Courtesy of Detroit News:
Novi— Raj Raina is passionate about math.
The 15-year-old relishes solving equations, loves geometry, and can’t get enough math during the regular school week, so he attends special math classes on Saturdays.
His penchant for numbers has paid off.
The Novi High School sophomore is the only contender from Michigan — and only one of 10 students across the country — selected to compete for $10,000 in the 2012 national Who Wants to Be a Mathematician” event in Boston next month. The top prize is $5,000 for the winner and $5,000 for the math department of the winner’s school.
The Jan. 6 competition is sponsored by the American Mathematical Society and more than 6,000 mathematicians are expected to attend. The top 10 students were selected based on a qualifying test with questions on algebra, trigonometry, probability and math history, administered by high school math teachers nationwide.
Raj is excited about the possibility of winning. In an understated way.
“I was surprised that I was selected, but didn’t think it was that big of a deal,” he said. “But I guess it is pretty cool.”
Raj is a normal kid who enjoys playing Xbox, going to the movies with friends, or bowling, even though he says he’s terrible at it. But he also knows he stands out when it involves calculations.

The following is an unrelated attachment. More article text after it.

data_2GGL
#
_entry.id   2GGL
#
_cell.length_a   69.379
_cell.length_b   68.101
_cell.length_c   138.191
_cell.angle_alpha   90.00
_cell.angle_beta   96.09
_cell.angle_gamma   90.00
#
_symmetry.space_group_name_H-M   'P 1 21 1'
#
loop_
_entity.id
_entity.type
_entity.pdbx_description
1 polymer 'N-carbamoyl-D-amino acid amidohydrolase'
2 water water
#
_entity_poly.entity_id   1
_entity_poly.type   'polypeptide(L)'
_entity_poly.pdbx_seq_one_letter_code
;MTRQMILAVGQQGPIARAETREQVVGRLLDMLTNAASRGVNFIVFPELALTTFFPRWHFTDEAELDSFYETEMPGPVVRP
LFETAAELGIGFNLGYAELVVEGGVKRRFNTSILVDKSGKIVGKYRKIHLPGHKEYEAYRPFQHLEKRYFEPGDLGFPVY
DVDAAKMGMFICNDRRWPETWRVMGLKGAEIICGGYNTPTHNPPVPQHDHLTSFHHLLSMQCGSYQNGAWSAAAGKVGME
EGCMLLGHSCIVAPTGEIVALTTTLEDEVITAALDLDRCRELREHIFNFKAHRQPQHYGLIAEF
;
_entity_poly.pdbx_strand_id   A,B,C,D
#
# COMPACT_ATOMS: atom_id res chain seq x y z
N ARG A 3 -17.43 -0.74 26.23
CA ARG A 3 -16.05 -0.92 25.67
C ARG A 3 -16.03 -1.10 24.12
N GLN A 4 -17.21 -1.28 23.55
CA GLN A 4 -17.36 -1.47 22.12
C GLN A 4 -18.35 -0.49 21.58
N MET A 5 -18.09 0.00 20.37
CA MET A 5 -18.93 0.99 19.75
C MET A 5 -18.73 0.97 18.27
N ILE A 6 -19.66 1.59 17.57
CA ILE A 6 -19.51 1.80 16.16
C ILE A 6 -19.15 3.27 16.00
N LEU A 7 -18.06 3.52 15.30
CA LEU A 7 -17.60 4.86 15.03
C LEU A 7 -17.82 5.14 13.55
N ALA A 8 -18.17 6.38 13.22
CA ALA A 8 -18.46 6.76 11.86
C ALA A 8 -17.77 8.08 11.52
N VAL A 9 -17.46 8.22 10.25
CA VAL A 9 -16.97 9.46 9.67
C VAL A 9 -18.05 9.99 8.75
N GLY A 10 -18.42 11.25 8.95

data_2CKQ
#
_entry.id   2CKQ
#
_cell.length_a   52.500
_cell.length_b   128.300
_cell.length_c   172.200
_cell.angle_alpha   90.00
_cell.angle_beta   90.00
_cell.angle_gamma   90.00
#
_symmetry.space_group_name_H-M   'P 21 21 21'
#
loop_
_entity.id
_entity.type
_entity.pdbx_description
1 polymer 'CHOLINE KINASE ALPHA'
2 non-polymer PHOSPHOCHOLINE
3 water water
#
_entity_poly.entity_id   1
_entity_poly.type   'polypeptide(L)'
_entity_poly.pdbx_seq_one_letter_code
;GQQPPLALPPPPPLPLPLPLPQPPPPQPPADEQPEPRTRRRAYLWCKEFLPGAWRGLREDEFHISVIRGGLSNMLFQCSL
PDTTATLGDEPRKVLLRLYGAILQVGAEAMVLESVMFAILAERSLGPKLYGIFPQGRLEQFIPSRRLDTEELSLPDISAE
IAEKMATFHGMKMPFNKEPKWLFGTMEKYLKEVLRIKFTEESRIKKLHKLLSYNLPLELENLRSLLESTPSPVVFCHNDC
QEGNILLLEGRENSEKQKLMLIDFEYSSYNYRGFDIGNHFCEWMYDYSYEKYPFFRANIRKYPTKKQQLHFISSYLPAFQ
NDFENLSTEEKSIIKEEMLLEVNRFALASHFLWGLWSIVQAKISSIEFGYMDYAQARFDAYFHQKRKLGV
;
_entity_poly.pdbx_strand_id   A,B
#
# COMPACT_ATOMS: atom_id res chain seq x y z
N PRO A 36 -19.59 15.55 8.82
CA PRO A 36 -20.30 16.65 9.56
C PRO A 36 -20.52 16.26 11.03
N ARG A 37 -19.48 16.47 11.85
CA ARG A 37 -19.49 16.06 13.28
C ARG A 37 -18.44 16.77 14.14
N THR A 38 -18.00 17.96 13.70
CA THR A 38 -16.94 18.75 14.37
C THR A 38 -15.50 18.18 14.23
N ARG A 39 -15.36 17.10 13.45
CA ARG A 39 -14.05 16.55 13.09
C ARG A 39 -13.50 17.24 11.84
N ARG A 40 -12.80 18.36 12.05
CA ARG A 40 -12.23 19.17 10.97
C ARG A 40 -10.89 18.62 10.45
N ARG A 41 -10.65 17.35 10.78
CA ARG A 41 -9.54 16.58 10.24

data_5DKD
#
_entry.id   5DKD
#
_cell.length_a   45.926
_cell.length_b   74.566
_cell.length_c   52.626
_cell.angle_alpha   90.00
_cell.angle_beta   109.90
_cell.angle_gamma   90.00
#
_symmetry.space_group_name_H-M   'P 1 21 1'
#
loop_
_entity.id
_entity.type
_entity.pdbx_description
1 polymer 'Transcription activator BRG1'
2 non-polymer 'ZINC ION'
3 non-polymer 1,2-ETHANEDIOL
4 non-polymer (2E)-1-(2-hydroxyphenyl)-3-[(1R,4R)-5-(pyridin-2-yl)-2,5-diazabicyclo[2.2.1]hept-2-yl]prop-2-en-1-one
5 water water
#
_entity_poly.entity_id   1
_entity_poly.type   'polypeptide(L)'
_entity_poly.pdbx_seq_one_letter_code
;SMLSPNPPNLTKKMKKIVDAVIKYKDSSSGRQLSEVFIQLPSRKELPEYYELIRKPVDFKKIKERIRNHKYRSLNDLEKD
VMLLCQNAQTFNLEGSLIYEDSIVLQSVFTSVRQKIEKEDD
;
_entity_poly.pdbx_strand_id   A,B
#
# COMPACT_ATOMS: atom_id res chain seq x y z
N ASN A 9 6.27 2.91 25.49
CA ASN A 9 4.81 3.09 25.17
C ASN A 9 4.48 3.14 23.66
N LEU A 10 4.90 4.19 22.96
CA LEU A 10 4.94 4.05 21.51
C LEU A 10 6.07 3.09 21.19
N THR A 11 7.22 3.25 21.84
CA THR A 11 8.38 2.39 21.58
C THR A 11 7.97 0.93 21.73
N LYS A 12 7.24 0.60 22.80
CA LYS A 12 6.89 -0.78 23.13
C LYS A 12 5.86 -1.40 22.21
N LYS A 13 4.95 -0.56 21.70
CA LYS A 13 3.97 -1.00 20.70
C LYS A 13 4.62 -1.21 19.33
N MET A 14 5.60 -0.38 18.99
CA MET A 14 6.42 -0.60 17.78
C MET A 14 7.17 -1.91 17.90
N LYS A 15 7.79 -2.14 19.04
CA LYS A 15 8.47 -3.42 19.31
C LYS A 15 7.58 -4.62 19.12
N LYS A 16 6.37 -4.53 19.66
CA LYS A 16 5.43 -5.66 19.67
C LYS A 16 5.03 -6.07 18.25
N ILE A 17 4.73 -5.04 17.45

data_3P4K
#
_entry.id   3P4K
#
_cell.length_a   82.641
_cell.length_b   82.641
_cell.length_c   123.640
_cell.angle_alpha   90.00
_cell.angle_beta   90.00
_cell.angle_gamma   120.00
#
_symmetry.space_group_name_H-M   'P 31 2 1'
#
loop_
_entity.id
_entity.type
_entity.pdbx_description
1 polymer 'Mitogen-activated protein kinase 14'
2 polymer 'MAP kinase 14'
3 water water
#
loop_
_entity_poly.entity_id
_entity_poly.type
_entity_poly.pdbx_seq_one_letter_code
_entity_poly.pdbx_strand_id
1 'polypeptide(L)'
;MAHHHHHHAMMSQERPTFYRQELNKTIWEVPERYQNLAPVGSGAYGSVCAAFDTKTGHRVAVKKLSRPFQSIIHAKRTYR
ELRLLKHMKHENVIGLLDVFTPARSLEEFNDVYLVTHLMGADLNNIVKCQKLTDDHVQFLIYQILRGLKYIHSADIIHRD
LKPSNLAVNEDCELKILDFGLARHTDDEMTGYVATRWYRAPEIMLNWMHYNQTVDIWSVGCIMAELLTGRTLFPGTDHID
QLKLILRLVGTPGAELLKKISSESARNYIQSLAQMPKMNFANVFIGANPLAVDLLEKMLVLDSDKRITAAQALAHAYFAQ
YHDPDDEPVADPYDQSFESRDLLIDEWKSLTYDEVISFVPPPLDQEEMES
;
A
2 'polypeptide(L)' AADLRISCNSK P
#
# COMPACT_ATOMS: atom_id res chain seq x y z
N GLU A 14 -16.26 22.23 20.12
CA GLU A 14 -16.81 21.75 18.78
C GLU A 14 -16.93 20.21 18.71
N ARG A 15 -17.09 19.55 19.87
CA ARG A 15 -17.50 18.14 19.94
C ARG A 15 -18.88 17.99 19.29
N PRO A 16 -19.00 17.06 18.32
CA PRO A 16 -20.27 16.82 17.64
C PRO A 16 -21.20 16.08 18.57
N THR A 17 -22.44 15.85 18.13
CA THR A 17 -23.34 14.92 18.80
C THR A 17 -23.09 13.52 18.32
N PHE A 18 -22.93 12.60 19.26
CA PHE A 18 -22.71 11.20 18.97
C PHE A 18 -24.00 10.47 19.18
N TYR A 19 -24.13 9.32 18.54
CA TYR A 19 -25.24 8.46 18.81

“I knew I was good in math and flourished in it,” he said. “But it wasn’t until I was in the eighth grade that I found I really liked it.”
Mike Breen of the American Mathematical Society, said Raina received a perfect score on the qualifying test.
A sample question is, “Use digits a, b, and c to form a three-digit number abc. How many such numbers between 100 and 200 are prime, and have the property that ab, acand bc(each considered as two-digit numbers) are themselves all prime?” The answer is 6.
“Who Wants to Be a Mathematician allows the (society) and other sponsors to reward good math students and gives the public a chance to see excellent math students in action, the same way people watch athletes perform their skills,” Breen said.
Raj’s parents, Reeta, an optometrist, and Adhinav Raina, a cardiologist, are his biggest cheerleaders.
“It is a great honor, and me and my husband are so proud of this achievement,” said Reeta Raina. “He just loves math, and when you find something you’re good at, you feel so confident.”
Raj also participated in the national STEM Science Fair at the White House, hosted by President Barack Obama in 2010, and in that same year, was invited by the United Nations to speak at a conference on the environment and sustainability.